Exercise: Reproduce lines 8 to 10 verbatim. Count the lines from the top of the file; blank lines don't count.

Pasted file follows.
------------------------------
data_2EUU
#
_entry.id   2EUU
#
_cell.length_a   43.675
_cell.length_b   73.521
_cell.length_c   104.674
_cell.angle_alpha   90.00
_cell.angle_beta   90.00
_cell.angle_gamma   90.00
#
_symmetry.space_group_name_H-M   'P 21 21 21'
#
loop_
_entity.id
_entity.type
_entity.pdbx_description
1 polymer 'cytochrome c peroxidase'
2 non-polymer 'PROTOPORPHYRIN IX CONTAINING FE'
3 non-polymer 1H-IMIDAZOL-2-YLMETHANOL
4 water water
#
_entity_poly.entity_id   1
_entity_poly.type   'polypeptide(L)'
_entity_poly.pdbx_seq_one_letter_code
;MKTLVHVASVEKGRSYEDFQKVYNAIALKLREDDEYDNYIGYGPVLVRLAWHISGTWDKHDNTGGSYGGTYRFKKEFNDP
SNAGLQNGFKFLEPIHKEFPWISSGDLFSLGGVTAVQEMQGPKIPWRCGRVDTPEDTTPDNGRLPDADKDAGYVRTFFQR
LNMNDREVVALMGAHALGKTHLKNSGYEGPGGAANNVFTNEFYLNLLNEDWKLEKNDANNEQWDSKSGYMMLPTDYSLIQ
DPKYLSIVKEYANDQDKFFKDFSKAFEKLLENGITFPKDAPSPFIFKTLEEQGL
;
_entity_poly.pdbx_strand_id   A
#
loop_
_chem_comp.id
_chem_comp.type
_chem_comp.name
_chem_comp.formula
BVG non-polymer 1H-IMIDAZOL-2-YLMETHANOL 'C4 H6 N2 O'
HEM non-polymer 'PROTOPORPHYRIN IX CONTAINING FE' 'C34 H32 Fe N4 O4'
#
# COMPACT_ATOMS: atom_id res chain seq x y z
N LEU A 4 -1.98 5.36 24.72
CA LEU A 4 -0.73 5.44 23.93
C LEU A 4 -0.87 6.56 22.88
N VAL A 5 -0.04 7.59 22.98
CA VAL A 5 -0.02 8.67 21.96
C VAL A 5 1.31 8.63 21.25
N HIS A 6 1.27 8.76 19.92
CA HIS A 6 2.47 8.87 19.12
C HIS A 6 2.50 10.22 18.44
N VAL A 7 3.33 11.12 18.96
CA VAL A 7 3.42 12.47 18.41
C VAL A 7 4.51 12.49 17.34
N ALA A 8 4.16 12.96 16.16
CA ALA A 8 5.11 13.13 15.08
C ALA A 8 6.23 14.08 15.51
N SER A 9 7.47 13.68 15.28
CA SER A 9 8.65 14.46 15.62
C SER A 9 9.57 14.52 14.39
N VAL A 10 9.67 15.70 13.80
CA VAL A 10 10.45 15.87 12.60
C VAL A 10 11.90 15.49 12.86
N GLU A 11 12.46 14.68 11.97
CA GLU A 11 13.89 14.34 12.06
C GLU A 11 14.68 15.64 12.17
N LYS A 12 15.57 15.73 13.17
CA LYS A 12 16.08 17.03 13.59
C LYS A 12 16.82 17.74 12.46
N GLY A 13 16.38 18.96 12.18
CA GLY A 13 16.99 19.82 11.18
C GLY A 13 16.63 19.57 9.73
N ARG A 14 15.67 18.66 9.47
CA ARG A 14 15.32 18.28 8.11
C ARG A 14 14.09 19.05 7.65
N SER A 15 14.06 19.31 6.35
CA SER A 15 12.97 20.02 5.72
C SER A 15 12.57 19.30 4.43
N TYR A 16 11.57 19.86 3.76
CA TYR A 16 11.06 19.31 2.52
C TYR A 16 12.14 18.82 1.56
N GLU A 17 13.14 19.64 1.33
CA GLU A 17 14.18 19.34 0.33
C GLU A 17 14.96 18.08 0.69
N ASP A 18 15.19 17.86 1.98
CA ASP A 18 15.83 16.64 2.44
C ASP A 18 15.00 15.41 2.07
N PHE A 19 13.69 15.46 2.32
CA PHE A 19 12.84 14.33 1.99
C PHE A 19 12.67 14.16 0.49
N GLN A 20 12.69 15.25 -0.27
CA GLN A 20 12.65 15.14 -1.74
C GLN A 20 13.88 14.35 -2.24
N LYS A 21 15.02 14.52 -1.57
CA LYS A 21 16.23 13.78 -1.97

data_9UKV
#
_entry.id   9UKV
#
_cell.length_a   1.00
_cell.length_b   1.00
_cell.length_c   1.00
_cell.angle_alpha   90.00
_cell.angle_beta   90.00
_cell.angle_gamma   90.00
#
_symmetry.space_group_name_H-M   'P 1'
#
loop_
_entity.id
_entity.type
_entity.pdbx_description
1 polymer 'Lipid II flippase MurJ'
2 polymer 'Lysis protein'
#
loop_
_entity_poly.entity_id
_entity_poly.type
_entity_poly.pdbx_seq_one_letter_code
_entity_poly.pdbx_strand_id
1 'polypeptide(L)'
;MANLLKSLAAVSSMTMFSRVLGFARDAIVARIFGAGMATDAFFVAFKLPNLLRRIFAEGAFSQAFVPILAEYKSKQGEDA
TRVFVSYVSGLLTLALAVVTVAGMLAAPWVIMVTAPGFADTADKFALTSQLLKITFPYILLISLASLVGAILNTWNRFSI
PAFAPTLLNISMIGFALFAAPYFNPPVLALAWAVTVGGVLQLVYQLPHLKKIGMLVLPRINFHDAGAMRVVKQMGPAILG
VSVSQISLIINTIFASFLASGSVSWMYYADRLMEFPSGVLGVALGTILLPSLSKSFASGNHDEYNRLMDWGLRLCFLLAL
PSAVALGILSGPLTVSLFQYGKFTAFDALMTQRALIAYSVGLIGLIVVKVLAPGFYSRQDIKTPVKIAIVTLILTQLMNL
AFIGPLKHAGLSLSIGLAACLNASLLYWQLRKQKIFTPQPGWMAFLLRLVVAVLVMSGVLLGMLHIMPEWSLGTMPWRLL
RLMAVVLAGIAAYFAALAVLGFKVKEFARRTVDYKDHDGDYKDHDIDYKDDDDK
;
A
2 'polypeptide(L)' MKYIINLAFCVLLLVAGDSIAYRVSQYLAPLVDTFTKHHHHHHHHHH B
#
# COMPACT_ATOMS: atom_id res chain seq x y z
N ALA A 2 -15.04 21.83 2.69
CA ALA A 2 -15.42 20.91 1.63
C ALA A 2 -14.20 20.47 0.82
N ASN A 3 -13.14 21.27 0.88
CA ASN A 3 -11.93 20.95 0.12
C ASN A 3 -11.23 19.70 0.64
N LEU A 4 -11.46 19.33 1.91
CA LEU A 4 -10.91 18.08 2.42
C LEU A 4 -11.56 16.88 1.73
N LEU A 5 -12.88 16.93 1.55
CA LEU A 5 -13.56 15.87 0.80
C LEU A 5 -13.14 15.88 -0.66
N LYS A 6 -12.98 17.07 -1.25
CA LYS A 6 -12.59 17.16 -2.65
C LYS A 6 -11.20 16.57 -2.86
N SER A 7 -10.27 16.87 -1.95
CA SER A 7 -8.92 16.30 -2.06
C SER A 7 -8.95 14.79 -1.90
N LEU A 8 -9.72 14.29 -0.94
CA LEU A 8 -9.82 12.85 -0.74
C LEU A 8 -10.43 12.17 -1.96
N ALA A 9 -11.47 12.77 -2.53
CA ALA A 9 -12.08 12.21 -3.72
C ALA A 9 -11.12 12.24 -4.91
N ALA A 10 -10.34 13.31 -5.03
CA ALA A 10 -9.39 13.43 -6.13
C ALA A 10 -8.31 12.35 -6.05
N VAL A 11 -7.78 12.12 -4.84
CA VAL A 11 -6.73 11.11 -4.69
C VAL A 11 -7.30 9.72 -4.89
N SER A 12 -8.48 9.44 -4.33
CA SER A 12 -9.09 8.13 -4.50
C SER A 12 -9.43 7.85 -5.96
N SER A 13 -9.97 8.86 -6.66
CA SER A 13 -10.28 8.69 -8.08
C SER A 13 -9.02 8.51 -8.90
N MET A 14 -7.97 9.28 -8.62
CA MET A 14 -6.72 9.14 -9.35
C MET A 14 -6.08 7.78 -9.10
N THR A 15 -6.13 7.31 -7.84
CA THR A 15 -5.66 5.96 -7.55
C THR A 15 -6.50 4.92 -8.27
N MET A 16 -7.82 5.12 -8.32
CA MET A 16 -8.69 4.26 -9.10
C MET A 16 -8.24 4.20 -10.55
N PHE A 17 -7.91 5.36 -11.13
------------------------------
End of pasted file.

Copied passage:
_cell.angle_alpha   90.00
_cell.angle_beta   90.00
_cell.angle_gamma   90.00